Last updated September 3, 2020
A "content delivery network" or CDN is a set of "edge" servers physically located around the globe, connected with a high-speed network (usually a private, faster-than-general-internet network). Web traffic connects to this network of servers instead of connecting to the "origin" servers directly (our UBCMS servers). The CDN helps accelerate, filter, and secure web traffic. We will be using CDN services from Akamai, a leading provider.
A CDN helps us to:
We are enabling the CDN on a domain-by-domain basis (a hostname is X.buffalo.edu). Switching the Akamai CDN on for a domain involves changing the DNS entry for the domain to direct browsers to the Akamai servers instead of ours. We have already switched ubcms.buffalo.edu (the UBCMS help/support site) and will be switching more soon.
We also have a seamless, tested rollback procedure to switch off the CDN if problems are encountered.
We do not need you to do any preparation or testing for this change, and do not expect any problems. We will coordinate a time to switch each domain that will minimize disruption in case the unexpected occurs.
The change can be tested if you want to preview it by simulating the DNS change just for you by editing your computer's "hosts" file. You need to use your hosts file to make your UBCMS domain resolve to the same address as ubcms.buffalo.edu.edgekey.net. For performance and redundancy, that address may resolve to many different IP addresses at different times. But any/all of them will work for testing.
So, specifically, you can test this out by adding entries like this to your hosts file:
Several methods improve page performance:
Pages may be cached for up to 10 seconds in the Akamai network and thus may take up to 10 seconds beyond the usual 30-60 seconds to replicate a page. So in practice there is no meaningful delay.
New pages are not affected by this delay at all because there is no old version that will be cached.
Images and other static assets (CSS, JS) are also not affected by this delay because they use a URL fingerprinting technique that essentially makes a new URL any time the content changes.
No. In theory, more servers that could have different versions of content are involved in serving pages (6 publishers, 2 dispatchers and now thousands of Akamai edge servers). However, Akamai will only make one request for each URL to our servers and then handle synchronizing this content within its network.
When a user connects to your site, they will be routed to the closest of Akamai's thousands of global edge servers. If the Akamai network has already seen a version of the page (or asset) that can be cached and is not expired, it will be served to the user without connecting them to our servers. If not, the Akamai network will request the page/asset from our servers.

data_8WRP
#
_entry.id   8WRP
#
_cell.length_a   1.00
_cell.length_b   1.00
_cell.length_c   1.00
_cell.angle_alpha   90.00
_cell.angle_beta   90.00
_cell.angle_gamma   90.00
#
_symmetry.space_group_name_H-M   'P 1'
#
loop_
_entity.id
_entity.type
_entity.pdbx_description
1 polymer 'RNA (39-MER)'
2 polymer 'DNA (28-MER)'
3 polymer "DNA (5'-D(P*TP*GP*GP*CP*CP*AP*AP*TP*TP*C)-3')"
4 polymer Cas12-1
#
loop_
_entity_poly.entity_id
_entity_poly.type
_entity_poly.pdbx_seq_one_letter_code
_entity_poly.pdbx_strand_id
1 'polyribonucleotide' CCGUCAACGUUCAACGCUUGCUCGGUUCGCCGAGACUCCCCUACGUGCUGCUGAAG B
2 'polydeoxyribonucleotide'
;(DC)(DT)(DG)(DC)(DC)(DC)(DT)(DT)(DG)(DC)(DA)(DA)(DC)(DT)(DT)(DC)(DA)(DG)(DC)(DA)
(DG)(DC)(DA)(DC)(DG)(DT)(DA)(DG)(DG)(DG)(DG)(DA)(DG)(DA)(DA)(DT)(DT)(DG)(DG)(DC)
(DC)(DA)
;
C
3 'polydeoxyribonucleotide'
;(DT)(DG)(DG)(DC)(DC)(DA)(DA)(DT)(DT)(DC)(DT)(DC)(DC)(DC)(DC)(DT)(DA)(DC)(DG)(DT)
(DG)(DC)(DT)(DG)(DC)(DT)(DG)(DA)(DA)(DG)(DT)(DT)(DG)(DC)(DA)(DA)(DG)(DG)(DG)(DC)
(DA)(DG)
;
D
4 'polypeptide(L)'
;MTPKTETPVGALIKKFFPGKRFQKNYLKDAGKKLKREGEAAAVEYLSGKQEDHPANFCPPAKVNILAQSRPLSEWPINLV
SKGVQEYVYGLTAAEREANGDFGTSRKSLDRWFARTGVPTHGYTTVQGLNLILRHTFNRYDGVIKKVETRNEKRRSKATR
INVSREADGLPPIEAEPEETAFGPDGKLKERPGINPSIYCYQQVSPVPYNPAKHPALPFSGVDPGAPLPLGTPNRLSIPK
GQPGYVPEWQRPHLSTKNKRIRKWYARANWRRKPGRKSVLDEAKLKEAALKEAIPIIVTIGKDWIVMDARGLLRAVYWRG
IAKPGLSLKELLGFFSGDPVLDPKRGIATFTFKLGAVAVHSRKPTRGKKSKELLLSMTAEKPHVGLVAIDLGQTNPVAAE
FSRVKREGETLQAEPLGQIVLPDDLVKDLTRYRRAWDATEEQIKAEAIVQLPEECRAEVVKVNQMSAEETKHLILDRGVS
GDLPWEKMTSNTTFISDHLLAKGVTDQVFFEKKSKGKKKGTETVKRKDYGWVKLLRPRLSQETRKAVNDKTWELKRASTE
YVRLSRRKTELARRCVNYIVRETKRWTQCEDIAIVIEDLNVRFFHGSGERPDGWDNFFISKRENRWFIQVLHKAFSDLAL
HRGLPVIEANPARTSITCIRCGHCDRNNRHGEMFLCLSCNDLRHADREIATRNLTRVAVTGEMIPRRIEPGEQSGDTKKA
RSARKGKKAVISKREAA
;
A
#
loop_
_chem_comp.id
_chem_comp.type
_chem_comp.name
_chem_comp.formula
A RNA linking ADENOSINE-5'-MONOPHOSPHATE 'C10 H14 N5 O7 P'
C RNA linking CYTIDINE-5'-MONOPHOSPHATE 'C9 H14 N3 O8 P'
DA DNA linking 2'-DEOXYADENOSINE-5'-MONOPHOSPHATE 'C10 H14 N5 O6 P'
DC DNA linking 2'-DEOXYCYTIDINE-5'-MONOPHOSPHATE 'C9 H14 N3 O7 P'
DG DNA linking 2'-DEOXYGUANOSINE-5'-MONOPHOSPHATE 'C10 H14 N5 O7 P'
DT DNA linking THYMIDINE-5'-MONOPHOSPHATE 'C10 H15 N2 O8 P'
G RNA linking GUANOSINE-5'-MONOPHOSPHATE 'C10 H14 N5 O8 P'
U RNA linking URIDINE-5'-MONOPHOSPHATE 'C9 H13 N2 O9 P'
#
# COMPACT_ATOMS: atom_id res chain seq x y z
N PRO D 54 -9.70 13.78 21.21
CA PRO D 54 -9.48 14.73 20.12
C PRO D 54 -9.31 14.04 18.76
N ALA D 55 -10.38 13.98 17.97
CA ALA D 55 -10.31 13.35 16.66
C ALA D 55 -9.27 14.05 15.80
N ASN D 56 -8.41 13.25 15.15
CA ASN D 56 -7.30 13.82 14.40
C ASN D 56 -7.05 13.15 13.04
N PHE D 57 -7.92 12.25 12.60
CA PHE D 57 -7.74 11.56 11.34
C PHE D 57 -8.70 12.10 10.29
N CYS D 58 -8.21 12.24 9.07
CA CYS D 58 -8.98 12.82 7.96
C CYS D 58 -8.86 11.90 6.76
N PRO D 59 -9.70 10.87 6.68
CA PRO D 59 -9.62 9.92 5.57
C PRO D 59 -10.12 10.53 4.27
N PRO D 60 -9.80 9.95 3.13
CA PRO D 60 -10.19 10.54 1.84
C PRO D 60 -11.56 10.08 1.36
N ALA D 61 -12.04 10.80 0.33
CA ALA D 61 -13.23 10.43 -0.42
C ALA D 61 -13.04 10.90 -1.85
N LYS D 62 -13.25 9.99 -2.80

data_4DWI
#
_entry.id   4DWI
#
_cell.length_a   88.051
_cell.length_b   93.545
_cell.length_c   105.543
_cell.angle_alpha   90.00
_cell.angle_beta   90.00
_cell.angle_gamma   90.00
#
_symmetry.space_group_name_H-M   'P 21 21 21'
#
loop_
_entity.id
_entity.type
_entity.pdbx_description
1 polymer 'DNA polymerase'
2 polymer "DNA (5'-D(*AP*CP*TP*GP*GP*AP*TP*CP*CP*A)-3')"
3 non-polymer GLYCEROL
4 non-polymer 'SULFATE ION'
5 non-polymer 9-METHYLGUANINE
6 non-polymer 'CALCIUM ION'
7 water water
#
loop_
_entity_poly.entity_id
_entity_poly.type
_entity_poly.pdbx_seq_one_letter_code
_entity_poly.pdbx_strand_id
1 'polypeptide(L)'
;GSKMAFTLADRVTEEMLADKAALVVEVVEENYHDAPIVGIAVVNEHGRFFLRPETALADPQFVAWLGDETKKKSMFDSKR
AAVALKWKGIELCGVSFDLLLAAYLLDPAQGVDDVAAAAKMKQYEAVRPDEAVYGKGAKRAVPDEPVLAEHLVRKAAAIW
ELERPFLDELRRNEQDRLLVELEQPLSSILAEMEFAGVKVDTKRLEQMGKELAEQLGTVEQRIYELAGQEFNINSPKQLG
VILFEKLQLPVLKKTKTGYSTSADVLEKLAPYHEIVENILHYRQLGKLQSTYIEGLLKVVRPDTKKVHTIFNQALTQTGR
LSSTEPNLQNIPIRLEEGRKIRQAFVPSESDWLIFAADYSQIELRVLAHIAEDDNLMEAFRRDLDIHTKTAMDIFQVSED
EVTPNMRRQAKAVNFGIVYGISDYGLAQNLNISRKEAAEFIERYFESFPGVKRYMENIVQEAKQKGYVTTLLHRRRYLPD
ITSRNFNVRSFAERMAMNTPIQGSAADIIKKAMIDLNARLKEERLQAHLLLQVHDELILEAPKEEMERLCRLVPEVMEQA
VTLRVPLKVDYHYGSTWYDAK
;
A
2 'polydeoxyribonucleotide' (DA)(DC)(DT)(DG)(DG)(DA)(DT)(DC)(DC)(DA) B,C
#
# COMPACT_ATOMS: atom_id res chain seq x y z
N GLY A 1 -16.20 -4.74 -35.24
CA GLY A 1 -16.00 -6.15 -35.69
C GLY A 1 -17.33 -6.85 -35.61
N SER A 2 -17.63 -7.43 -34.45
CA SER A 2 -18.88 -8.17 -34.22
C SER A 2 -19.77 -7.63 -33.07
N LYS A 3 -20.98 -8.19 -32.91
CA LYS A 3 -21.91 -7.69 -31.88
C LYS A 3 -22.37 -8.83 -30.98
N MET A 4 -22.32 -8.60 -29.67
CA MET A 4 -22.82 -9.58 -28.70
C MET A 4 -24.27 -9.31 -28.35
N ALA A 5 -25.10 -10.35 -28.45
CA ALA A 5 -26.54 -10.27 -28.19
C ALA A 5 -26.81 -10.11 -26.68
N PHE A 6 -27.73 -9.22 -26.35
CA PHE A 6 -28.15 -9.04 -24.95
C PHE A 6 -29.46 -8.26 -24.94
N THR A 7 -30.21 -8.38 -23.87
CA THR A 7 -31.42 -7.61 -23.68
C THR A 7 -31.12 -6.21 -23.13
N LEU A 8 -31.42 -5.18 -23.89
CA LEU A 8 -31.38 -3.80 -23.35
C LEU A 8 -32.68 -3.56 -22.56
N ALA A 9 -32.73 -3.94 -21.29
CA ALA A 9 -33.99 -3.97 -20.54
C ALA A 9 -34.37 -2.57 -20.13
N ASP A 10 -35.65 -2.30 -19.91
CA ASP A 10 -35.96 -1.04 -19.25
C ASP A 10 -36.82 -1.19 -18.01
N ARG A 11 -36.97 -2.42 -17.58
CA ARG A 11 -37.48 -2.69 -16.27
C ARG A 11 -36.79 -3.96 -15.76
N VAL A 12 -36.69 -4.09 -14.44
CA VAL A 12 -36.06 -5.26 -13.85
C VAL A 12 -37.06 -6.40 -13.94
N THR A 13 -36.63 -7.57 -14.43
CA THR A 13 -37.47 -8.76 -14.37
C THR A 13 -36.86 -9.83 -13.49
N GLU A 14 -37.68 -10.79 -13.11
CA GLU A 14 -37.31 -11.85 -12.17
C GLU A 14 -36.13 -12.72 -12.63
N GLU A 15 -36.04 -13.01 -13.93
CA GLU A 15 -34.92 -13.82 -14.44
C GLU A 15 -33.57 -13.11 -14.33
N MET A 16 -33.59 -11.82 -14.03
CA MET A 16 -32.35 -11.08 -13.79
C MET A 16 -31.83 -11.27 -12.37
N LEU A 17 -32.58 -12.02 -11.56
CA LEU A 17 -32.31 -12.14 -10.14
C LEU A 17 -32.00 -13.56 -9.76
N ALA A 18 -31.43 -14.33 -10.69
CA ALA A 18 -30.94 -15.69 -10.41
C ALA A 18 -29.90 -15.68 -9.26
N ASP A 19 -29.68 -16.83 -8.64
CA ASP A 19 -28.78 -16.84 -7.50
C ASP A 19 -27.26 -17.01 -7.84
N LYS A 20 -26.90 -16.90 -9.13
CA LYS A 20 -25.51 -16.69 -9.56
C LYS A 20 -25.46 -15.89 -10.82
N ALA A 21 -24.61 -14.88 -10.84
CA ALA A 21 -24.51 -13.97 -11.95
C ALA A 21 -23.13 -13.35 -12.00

The Akamai network acts as a cacheing reverser-proxy server. UBCMS has always had a cacheing reverse-proxy server (the "dispatcher" servers), so adding another layer like this should work very smoothly. In particular, rules about what can be cached and for how long are well-established in the UBCMS dispatchers and will be extended to Akamai.
Here is a recap of the cache rules:
Note: the scheme of cacheing HTML but only for a very short time adds the benefit that if our servers are down, the Akamai network can still serve the expired copies (>10 seconds old) until our servers are reachable again.
We do not expect any problems, but the kind of potential issues we will be on highest alert for are:
Also, analytics that depend on server logs will continue to reflect the demand on the server, but this demand will no longer be directly correlated with user activity on our web pages. By design, many requests to UBCMS URLs will no longer involve on-premise UB servers and will thus not be logged in on-premise log files.
To get the most out of the Akamai CDN, we recommend the following best practices.
Cacheable pages will benefit from greater acceleration, and only cacheable pages will remain available if service in our UB datacenter is interrupted. It is very strongly recommended that your home page and your most frequently used pages are cacheable. Full details on cache rules are available in this document.
Other techniques to make pages cacheable include:
If custom code on your site depends on external resources, make sure these resources are also loaded from high-speed, high-availability, high-security sources. For example, if you load scripts, css, images, or iframe content from your own server or another server at UB, you may want to move these files into UBCMS if possible (static files can be managed in the DAM via the web interface or WebDAV). If you link to popular third-party JS libraries outside of UBCMS, try finding CDN-backed sources (googleapis.com, cdnjs, jsdelivr, etc.).
Test for HTTPS compatibility (remove mixed content) to prepare for when UBCMS sites can be made HTTPS-only (more features and training coming soon). In addition to security benefits, only HtTPS connections can take advantage of improved efficiency in HTTP/2 protocol improvements.